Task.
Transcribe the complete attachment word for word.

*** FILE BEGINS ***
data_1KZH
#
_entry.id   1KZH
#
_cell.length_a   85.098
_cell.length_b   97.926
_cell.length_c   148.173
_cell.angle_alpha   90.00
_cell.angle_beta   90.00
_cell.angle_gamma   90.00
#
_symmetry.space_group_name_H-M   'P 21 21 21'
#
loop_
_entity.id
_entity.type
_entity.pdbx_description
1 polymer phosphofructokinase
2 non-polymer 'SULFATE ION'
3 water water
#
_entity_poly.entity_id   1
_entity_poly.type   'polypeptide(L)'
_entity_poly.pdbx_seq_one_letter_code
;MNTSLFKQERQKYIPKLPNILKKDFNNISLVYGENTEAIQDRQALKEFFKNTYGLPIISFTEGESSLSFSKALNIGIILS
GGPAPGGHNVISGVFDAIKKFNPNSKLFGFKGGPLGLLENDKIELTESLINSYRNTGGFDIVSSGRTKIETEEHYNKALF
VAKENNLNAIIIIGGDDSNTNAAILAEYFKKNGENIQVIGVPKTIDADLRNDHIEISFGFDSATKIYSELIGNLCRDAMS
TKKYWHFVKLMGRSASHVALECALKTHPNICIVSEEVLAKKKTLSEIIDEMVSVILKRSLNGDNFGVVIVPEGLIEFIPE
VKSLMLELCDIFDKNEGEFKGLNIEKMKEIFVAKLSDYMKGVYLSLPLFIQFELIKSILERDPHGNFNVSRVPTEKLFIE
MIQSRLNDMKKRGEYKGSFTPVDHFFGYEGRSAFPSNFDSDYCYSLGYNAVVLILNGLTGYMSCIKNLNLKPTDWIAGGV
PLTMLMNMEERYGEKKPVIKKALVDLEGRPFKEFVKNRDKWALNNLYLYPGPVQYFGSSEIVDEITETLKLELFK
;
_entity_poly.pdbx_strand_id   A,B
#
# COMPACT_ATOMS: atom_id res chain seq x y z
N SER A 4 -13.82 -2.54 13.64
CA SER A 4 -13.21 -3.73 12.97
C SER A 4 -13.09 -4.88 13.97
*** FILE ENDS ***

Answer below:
data_1KZH
#
_entry.id   1KZH
#
_cell.length_a   85.098
_cell.length_b   97.926
_cell.length_c   148.173
_cell.angle_alpha   90.00
_cell.angle_beta   90.00
_cell.angle_gamma   90.00
#
_symmetry.space_group_name_H-M   'P 21 21 21'
#
loop_
_entity.id
_entity.type
_entity.pdbx_description
1 polymer phosphofructokinase
2 non-polymer 'SULFATE ION'
3 water water
#
_entity_poly.entity_id   1
_entity_poly.type   'polypeptide(L)'
_entity_poly.pdbx_seq_one_letter_code
;MNTSLFKQERQKYIPKLPNILKKDFNNISLVYGENTEAIQDRQALKEFFKNTYGLPIISFTEGESSLSFSKALNIGIILS
GGPAPGGHNVISGVFDAIKKFNPNSKLFGFKGGPLGLLENDKIELTESLINSYRNTGGFDIVSSGRTKIETEEHYNKALF
VAKENNLNAIIIIGGDDSNTNAAILAEYFKKNGENIQVIGVPKTIDADLRNDHIEISFGFDSATKIYSELIGNLCRDAMS
TKKYWHFVKLMGRSASHVALECALKTHPNICIVSEEVLAKKKTLSEIIDEMVSVILKRSLNGDNFGVVIVPEGLIEFIPE
VKSLMLELCDIFDKNEGEFKGLNIEKMKEIFVAKLSDYMKGVYLSLPLFIQFELIKSILERDPHGNFNVSRVPTEKLFIE
MIQSRLNDMKKRGEYKGSFTPVDHFFGYEGRSAFPSNFDSDYCYSLGYNAVVLILNGLTGYMSCIKNLNLKPTDWIAGGV
PLTMLMNMEERYGEKKPVIKKALVDLEGRPFKEFVKNRDKWALNNLYLYPGPVQYFGSSEIVDEITETLKLELFK
;
_entity_poly.pdbx_strand_id   A,B
#
# COMPACT_ATOMS: atom_id res chain seq x y z
N SER A 4 -13.82 -2.54 13.64
CA SER A 4 -13.21 -3.73 12.97
C SER A 4 -13.09 -4.88 13.97